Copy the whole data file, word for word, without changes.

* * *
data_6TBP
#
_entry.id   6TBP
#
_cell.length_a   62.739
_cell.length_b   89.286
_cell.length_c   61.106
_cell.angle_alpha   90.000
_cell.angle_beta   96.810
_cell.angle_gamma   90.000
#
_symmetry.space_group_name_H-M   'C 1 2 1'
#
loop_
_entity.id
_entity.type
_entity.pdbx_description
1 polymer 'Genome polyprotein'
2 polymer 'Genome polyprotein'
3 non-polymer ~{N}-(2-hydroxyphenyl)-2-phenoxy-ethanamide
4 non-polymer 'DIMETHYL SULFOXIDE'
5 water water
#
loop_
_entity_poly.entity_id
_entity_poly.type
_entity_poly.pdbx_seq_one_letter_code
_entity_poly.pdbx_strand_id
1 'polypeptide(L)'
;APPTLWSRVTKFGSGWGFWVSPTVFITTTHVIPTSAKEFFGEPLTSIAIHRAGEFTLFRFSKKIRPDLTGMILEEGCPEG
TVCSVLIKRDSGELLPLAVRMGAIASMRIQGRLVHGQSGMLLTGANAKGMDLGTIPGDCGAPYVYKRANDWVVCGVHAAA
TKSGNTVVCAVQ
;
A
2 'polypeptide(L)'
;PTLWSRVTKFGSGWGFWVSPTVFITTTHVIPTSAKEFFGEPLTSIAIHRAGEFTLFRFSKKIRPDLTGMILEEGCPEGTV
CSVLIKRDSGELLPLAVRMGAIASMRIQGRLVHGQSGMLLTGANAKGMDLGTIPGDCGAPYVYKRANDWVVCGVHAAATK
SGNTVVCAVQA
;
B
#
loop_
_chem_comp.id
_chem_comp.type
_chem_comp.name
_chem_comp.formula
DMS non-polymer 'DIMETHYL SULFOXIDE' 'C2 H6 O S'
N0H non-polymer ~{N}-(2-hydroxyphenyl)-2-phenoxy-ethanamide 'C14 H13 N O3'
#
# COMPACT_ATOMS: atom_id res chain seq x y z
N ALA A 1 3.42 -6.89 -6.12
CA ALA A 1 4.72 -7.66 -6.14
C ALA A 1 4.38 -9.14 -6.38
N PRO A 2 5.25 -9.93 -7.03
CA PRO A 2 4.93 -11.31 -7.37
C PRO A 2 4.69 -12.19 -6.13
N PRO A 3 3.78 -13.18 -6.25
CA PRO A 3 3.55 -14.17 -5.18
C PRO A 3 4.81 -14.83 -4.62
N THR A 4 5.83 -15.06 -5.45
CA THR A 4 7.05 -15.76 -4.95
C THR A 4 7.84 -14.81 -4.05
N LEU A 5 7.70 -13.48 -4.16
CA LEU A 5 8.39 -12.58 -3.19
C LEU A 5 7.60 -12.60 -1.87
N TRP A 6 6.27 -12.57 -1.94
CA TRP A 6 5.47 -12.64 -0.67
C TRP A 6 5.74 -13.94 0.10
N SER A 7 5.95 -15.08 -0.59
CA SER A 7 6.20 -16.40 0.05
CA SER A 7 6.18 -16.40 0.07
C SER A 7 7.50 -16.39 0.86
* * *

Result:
data_6TBP
#
_entry.id   6TBP
#
_cell.length_a   62.739
_cell.length_b   89.286
_cell.length_c   61.106
_cell.angle_alpha   90.000
_cell.angle_beta   96.810
_cell.angle_gamma   90.000
#
_symmetry.space_group_name_H-M   'C 1 2 1'
#
loop_
_entity.id
_entity.type
_entity.pdbx_description
1 polymer 'Genome polyprotein'
2 polymer 'Genome polyprotein'
3 non-polymer ~{N}-(2-hydroxyphenyl)-2-phenoxy-ethanamide
4 non-polymer 'DIMETHYL SULFOXIDE'
5 water water
#
loop_
_entity_poly.entity_id
_entity_poly.type
_entity_poly.pdbx_seq_one_letter_code
_entity_poly.pdbx_strand_id
1 'polypeptide(L)'
;APPTLWSRVTKFGSGWGFWVSPTVFITTTHVIPTSAKEFFGEPLTSIAIHRAGEFTLFRFSKKIRPDLTGMILEEGCPEG
TVCSVLIKRDSGELLPLAVRMGAIASMRIQGRLVHGQSGMLLTGANAKGMDLGTIPGDCGAPYVYKRANDWVVCGVHAAA
TKSGNTVVCAVQ
;
A
2 'polypeptide(L)'
;PTLWSRVTKFGSGWGFWVSPTVFITTTHVIPTSAKEFFGEPLTSIAIHRAGEFTLFRFSKKIRPDLTGMILEEGCPEGTV
CSVLIKRDSGELLPLAVRMGAIASMRIQGRLVHGQSGMLLTGANAKGMDLGTIPGDCGAPYVYKRANDWVVCGVHAAATK
SGNTVVCAVQA
;
B
#
loop_
_chem_comp.id
_chem_comp.type
_chem_comp.name
_chem_comp.formula
DMS non-polymer 'DIMETHYL SULFOXIDE' 'C2 H6 O S'
N0H non-polymer ~{N}-(2-hydroxyphenyl)-2-phenoxy-ethanamide 'C14 H13 N O3'
#
# COMPACT_ATOMS: atom_id res chain seq x y z
N ALA A 1 3.42 -6.89 -6.12
CA ALA A 1 4.72 -7.66 -6.14
C ALA A 1 4.38 -9.14 -6.38
N PRO A 2 5.25 -9.93 -7.03
CA PRO A 2 4.93 -11.31 -7.37
C PRO A 2 4.69 -12.19 -6.13
N PRO A 3 3.78 -13.18 -6.25
CA PRO A 3 3.55 -14.17 -5.18
C PRO A 3 4.81 -14.83 -4.62
N THR A 4 5.83 -15.06 -5.45
CA THR A 4 7.05 -15.76 -4.95
C THR A 4 7.84 -14.81 -4.05
N LEU A 5 7.70 -13.48 -4.16
CA LEU A 5 8.39 -12.58 -3.19
C LEU A 5 7.60 -12.60 -1.87
N TRP A 6 6.27 -12.57 -1.94
CA TRP A 6 5.47 -12.64 -0.67
C TRP A 6 5.74 -13.94 0.10
N SER A 7 5.95 -15.08 -0.59
CA SER A 7 6.20 -16.40 0.05
CA SER A 7 6.18 -16.40 0.07
C SER A 7 7.50 -16.39 0.86